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Please Support Mandatory Spay/Neuter Bill AB 1634

From: veganvet
Sent on: Monday, May 14, 2007 6:17 PM
Hey everyone,

The California Healthy Pets Act (AB 1634), which would require mandatory spay/neuter of dogs and cats in California (with certain exemptions), will be up for a hearing at the State Capitol in Sacramento this coming Wednesday May 16th. It's very important that we support this bill since millions of dogs and cats lose their lives each year due to the pet overpopulation crisis. Currently, breeders and groups like the AKC (American Kennel Club) are opposing the bill. Please go to to learn more about the bill and how you can help support it, such as contacting your Assembly member in support of the bill. Below are some facts about the bill FYI.



Why the california pets act is needed:

Every year, over 800,000 pets are abandoned in California. Aggressive stray dogs roam through many neighborhoods, increasing the danger of dog bites and the transmission of rabies. And taxpayers spend $250 million to house abandoned cats and dogs in shelters and then sadly, euthanize (kill) the majority of these pets.

There is a proven approach to solve this problem: mandatory spay/neuter laws. With the wide availability of free and low-cost spay/neuter services, mandatory spay/neuter laws do not pose a financial burden for pet owners. It?s a common sense solution to the growing problem of pet overpopulation.

What the California Healthy Pets Act Would Do

The California Healthy Pets Act (AB 1634) would require the spaying and neutering of most cats and dogs by the time the pet is four months old. It is authored and was introduced by Assemblymember Lloyd Levine.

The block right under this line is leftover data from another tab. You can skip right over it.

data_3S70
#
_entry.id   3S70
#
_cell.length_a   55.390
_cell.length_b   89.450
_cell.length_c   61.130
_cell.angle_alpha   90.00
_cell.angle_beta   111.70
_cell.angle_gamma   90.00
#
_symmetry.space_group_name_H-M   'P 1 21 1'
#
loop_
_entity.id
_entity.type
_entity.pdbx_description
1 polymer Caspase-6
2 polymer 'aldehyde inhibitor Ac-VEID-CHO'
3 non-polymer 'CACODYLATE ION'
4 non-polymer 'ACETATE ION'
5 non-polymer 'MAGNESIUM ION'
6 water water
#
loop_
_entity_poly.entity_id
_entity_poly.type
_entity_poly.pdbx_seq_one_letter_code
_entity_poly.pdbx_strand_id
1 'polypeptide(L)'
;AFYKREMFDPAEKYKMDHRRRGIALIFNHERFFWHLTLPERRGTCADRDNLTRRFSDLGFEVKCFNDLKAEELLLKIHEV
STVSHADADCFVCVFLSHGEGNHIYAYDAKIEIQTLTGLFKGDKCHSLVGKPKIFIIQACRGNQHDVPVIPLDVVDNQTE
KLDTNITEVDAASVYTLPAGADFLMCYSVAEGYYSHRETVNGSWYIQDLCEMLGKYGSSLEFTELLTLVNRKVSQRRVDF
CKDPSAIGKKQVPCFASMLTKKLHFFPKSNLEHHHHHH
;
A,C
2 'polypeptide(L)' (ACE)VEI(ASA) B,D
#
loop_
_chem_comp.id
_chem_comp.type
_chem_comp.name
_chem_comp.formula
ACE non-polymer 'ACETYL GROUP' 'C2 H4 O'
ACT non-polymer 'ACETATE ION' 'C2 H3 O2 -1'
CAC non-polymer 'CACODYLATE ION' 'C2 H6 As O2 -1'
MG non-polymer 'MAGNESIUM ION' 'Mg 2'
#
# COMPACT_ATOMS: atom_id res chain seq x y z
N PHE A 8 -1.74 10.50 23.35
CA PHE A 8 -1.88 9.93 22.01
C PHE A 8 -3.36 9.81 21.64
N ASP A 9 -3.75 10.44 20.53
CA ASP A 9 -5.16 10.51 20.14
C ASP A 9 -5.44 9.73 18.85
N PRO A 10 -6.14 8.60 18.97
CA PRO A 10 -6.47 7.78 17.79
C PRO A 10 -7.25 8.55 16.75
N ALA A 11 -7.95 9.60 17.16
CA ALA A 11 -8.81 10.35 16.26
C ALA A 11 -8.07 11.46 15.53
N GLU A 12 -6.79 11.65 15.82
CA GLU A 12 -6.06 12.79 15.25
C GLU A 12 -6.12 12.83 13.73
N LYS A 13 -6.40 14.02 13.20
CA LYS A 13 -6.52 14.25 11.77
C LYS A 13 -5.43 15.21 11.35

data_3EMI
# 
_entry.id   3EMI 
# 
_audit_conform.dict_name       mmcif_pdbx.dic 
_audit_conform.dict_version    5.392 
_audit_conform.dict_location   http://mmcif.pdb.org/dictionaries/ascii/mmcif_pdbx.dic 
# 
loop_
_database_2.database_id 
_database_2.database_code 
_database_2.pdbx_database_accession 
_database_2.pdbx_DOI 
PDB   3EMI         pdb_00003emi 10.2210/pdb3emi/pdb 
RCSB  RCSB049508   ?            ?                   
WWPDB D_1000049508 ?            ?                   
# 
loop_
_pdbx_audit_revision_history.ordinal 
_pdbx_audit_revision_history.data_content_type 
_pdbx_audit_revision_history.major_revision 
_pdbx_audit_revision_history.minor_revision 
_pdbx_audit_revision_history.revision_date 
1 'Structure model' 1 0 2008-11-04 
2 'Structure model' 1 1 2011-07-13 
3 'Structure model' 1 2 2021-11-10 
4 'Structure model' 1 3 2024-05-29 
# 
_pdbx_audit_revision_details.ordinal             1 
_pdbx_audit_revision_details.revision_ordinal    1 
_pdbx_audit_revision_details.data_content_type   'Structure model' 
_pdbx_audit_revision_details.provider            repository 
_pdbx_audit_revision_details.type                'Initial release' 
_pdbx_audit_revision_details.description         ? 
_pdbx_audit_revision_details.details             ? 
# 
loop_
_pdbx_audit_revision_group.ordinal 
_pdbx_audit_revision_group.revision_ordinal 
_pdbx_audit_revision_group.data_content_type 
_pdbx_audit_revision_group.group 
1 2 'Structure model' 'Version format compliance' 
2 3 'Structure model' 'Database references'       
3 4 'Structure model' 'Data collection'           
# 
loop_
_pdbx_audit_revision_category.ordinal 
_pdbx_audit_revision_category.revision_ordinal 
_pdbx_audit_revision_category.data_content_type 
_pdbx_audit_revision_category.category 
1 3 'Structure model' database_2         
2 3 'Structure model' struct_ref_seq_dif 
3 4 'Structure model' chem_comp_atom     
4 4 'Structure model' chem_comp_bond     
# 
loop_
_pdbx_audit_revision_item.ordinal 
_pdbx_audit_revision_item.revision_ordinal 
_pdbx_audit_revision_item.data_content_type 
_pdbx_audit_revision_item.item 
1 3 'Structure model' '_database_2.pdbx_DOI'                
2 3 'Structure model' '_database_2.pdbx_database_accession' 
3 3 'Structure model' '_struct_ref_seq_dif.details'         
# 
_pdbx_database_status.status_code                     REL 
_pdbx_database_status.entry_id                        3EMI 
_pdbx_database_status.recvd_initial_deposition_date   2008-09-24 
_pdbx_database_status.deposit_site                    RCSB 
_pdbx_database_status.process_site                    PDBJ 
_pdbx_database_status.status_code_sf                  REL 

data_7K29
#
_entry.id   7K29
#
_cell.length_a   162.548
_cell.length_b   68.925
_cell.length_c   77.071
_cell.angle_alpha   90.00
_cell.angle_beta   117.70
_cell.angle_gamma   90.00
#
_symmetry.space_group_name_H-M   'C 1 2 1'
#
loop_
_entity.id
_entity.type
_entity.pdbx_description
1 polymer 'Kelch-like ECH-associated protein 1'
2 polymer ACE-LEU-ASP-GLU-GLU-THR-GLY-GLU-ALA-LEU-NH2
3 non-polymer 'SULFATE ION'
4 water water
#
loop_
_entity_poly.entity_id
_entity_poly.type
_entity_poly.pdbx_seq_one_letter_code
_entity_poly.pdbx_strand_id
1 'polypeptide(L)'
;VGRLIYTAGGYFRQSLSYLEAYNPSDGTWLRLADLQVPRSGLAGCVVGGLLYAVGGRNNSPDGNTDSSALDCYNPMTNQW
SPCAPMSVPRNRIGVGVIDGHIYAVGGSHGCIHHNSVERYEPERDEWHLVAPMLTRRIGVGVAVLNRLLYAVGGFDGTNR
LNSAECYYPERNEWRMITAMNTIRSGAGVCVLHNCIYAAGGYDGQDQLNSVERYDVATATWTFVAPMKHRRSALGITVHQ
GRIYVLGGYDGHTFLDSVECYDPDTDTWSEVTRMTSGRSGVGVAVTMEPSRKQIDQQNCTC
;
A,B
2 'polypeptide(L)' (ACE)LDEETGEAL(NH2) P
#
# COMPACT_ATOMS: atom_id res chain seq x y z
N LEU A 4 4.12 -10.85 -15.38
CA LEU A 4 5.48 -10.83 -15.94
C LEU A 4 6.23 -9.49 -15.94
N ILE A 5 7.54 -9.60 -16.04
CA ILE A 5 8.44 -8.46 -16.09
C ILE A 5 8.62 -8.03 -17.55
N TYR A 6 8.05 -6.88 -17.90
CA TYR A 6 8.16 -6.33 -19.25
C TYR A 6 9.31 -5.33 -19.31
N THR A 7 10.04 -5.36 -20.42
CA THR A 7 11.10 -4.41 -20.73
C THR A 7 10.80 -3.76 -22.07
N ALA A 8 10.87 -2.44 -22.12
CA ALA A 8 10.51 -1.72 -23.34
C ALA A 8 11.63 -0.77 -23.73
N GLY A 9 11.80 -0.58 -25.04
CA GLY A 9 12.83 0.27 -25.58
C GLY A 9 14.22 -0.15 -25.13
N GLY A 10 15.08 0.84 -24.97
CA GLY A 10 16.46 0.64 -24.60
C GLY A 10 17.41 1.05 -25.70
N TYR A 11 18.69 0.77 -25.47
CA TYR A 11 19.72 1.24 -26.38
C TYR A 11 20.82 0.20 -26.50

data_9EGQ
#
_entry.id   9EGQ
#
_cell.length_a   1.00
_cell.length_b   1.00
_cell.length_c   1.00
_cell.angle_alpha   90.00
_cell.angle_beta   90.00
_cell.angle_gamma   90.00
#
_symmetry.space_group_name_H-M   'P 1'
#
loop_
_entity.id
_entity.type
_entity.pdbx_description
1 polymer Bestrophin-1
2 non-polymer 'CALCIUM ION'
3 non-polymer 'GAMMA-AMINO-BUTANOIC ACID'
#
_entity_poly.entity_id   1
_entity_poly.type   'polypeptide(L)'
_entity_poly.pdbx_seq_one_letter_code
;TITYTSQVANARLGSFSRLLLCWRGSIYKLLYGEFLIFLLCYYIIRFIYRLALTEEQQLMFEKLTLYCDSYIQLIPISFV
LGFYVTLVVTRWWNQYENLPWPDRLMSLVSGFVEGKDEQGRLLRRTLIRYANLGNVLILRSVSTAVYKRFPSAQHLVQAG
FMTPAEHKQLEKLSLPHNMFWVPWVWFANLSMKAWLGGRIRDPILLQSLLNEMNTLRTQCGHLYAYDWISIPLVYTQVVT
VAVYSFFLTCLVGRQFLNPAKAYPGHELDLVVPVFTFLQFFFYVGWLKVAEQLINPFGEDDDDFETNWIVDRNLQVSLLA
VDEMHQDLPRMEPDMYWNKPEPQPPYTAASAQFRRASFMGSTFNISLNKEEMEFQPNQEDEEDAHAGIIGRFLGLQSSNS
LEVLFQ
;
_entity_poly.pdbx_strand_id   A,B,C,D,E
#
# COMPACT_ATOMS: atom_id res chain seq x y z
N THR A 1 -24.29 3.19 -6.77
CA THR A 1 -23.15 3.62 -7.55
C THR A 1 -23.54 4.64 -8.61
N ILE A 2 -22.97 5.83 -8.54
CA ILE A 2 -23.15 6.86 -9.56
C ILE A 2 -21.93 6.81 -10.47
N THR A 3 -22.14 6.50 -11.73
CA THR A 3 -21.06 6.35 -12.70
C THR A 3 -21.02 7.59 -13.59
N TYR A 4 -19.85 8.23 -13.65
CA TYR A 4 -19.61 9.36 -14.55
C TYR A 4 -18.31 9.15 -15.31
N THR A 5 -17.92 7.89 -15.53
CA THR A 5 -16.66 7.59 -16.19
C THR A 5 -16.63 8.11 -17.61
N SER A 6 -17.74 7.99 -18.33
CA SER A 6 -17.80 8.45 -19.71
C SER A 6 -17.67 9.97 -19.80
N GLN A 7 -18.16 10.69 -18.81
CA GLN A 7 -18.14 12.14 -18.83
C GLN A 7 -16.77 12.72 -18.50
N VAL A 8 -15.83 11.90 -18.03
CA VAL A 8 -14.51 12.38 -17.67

Pet owners who have not spayed or neutered their pet would be cited and given time to spay or neuter their pets before a fine would be assessed.

Local animal control agencies would be responsible for enforcing the California Healthy Pets Act. A portion of the fines collected would be used to expand the availability of free or low-cost spay or neuter programs and other outreach efforts.

The California Healthy Pets Act exempts:

Purebred dogs and cats whose owners obtain a permit
Dogs who work as guide dogs, service dogs, or signal dogs
Dogs who are used by law enforcement agencies for law enforcement or rescue activities
Dogs and cats whose veterinarian determines that due to age, poor health, or illness it is unsafe to spay or neuter them
Non-resident show dogs and dogs brought into the state for exhibition
Benefits of the California Healthy Pets Act

Healthier pets

Medical research shows that spayed or neutered cats and dogs live longer and healthier lives. The American Veterinary Medical Association recommends early spaying and neutering because younger animals recover faster and with less pain.

Spaying and neutering also protects and improves the health of California?s pets by reducing or eliminating many health problems that are difficult and expensive to treat, such as cancer, tumors, hernias, infections and other life-threatening diseases.

The California Healthy Pets Act will help Californians become more educated pet owners, which will help improve the health and well-being of their animals. In addition, the bill would increase the number of cats and dogs adopted into permanent homes by reducing the number of diseased cats and dogs that enter shelters and harm otherwise healthy and adoptable pets.

Safer Communities

Mandatory spaying and neutering will reduce the dangers caused by roaming stray animals, the transmission of rabies, and injuries from dog bites. Unaltered dogs are three times more likely to attack humans and other pets.

According to the Centers for Disease Control, California currently has the nation?s highest occurrences of dog bites, animal attacks and attack-related fatalities in the nation -- and children are the most common victims.

Taxpayer savings

Nearly one million unwanted and abandoned cats and dogs are born in California every year. Reducing the number of California?s unwanted animals will reduce the costs associated with caring for and euthanizing them.

Based on estimates from the City of Los Angeles Department of Animal Services and the California Department of Health Services, California?s local governments spend more than $250 million every year to shelter and/or euthanize unwanted animals. This estimate does not include the capital costs of building new shelters.

According to the Animal Population Control Study Commission, every dollar spent on spay and neuter surgeries saves taxpayers $18.72 in future animal control costs over a ten-year period.


The California Healthy Pets Act was developed by a diverse coalition of veterinarians, animal control officers, government officials, and animal advocates.

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